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Powder Mountain, Utah is rad.

The Downing family is comprised of absolute shredders. Photo: Dylan Gordon


The Inertia

“It’s kind of funny, I don’t really want to talk about Powder Mountain. It’s such a rad place I don’t want it to blow up.” ­– Dave Downing, Burton Snowboards

Downing’s opening line would definitely encompass the thoughts of a lot of Powder Mountain locals who’ve discovered the rad little ski resort to the east of Ogden, Utah. Soft Wasatch powder and sneaky-big fall lines that pour away from the mountain’s nine lifts.

And what’s more, the vibe is as good as it gets, says Downing, who started riding Powder Mountain in 1995 when he was living in Salt Lake City, grinding away as a pro snowboarder. “The first time I went there was with Johan Olofsson,” Downing said. “The place was awesome.

Powder Mountain is just east of a little town called Eden, and west of Paradise—fitting—and it could almost be described as sleepy. But maybe it’s just forgotten at times thanks to all the hype that comes with bigger resorts on the other side of SLC. Powder has nearly 3,500 feet of vertical drop, and James Peak, its highest point is just under 10,000, so the snow is super light. Plus it’s surprisingly big. Like, literally bigger than anywhere else in North America with 8,464 skiable acres.

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Powder Mountain Is Utah's Best Kept Secret

Dave, filming with the fam. Photo: Dylan Gordon

Downing made a name for himself filming in the hotbeds of Salt Lake and Lake Tahoe, California. These days, the legend who once filmed an entire snowboard part on a splitboard just to show it could be done, is still in the industry as a sales executive with Burton. And he no longer travels solo.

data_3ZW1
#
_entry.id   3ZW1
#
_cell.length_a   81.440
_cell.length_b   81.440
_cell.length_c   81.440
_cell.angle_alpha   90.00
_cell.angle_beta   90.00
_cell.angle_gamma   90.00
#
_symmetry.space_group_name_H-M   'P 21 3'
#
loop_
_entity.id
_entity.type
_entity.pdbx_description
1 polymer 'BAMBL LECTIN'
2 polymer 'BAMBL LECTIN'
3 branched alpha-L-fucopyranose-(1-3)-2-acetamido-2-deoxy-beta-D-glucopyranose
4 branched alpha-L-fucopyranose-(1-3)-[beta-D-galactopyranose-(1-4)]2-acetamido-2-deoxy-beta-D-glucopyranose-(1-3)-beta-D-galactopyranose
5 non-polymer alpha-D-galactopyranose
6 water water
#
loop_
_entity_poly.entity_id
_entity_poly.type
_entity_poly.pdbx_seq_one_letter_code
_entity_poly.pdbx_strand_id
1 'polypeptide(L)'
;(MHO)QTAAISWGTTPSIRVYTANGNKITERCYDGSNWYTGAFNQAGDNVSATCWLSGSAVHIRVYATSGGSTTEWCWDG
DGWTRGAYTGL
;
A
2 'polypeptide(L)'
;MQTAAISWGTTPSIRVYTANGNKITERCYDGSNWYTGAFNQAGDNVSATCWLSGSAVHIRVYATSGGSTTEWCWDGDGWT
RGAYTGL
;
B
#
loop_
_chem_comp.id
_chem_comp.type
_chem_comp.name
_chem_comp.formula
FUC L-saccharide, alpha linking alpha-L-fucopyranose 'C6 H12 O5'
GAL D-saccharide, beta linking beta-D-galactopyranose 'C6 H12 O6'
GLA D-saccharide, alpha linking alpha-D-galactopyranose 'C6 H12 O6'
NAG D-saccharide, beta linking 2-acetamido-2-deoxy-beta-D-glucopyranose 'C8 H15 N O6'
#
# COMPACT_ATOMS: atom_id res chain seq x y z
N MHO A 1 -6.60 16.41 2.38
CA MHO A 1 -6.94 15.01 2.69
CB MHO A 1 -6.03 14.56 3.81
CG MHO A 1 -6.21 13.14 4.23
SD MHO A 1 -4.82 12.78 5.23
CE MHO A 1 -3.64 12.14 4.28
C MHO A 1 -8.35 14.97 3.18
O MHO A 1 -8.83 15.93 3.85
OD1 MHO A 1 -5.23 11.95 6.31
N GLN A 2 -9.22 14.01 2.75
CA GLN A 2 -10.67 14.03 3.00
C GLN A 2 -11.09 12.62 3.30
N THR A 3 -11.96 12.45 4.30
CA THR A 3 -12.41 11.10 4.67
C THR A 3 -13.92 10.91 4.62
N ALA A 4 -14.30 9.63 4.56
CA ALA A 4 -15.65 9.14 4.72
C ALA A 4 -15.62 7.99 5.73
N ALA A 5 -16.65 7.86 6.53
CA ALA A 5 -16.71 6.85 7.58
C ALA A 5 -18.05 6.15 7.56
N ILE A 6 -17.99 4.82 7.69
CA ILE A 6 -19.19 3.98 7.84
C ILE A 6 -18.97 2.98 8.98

The Encinitas, California native could easily hop a one-hour flight from Orange County or LAX to Salt Lake and then drive the 60 minutes to Powder Mountain. Instead, he travels with the whole family, his two teenage boys and wife, Shannon Dunn-Downing, a successful pro in her own right. “We load up the truck and it’s five hours to Vegas,” he said. “We eat lunch and it’s another four to Salt Lake. It’s pretty basic.”

That’s when the ski resort clock gets turned back: Powder Mountain caps its season passes at 3,000 per year and daily lift tickets to 1,500 to ensure uncrowded slopes. “We had two killer days there over Christmas break and while I was there I had a friend texting me from Mammoth telling me he couldn’t snowboard, it was too crazy crowded,” he said. “Powder Mountain is like an older ski resort. It’s not Vail or Aspen with lift tickets that cost $300. The vibe of the place is pretty mellow. It’s inexpensive and just a really fun place to ride.”

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Editor’s Note: This feature was made possible by Powder Mountain.

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